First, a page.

Caroline resides in Pennsylvania and will be serving with Journey117 this month on Team Ethiopia.  

The Only Reason is Jesus

2 Jul

Blog post by 14 year-old Naomi P., Team Ethiopia 2012

So the big question of the day, “What has happened in your life that has lead you to your heart for orphans?” Well sit down my dears, I will get you some tea and tell you all about it, jk.

I was born in Edmonton, Alberta in 1997 (thrilling facts I know). My parents are Scott and Janet and they are amazing (I was not paid to say that). They have been a huge support and have always done what is best for me, not only their words but also their action always showed me and taught me love.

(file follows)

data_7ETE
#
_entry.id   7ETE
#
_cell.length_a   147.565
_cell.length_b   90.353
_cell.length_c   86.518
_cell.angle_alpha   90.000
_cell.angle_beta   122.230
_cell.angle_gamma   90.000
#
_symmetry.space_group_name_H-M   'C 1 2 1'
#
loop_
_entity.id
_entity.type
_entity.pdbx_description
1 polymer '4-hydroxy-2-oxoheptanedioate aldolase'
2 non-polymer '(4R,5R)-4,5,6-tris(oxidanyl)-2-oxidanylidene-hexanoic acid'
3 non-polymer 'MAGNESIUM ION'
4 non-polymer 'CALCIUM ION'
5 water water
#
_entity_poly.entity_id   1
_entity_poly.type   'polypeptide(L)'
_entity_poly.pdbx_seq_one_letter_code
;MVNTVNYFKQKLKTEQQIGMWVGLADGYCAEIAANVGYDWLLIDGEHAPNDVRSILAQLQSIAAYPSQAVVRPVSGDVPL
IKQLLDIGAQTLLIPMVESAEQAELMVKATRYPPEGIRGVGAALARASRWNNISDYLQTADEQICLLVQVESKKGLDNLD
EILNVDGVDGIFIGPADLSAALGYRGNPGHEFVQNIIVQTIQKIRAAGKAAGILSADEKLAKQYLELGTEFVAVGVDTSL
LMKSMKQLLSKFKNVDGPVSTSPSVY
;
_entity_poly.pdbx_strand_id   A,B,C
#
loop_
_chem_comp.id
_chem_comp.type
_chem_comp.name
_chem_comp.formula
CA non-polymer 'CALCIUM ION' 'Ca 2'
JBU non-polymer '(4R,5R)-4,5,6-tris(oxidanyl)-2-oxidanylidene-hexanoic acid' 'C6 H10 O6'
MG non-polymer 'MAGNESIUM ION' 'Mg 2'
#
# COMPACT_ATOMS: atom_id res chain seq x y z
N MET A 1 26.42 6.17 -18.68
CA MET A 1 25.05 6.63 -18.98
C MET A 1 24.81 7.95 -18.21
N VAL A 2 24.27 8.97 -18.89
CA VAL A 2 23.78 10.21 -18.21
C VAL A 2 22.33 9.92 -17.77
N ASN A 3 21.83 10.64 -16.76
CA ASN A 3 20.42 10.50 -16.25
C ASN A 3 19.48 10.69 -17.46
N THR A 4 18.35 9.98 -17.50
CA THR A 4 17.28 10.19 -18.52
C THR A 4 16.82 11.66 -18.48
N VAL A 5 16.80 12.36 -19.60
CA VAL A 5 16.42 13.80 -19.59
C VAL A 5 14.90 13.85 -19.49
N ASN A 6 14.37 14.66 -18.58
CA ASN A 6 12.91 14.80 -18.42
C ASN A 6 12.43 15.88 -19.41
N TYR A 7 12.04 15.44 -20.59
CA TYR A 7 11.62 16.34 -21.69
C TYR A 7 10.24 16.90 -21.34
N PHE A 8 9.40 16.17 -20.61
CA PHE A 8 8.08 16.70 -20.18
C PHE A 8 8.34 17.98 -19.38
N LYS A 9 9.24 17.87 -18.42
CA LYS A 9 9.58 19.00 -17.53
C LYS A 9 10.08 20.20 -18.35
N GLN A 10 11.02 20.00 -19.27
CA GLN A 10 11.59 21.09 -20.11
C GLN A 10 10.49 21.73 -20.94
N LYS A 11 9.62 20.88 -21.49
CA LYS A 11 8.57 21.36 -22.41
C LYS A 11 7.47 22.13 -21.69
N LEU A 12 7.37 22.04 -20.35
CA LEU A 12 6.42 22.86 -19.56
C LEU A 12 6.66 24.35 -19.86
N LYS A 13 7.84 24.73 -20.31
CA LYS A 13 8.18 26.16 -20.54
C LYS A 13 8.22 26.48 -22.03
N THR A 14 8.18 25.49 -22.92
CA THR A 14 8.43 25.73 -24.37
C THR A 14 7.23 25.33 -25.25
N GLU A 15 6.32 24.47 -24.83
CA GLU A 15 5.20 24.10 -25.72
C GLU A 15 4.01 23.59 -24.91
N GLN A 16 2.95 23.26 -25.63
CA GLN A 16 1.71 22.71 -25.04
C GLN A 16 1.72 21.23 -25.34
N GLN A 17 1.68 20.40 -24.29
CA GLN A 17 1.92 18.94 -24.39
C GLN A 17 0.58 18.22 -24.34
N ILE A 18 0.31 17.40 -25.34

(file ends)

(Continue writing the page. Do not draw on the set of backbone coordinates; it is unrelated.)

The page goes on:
When I was six or seven, I used to come downstairs to watch our one channel TV (I was really lucky, I got to watch TV, crazy). There was a couple of times when the World Vision show came on. I used to watch it, then cry and cry. I decided that I wanted to help those kids and their families. I pulled my neighbor into it and for a year we saved our money, and told people about what we were doing (and got their money.) Together we raised 300 and something dollars! (We even did a mobile lemonade stand! We were committed!) We gave the money to an organization our friends started when they adopted two Ethiopian boys. The organization is called Love Africa. You can look it up, 6 year old me is still on their website!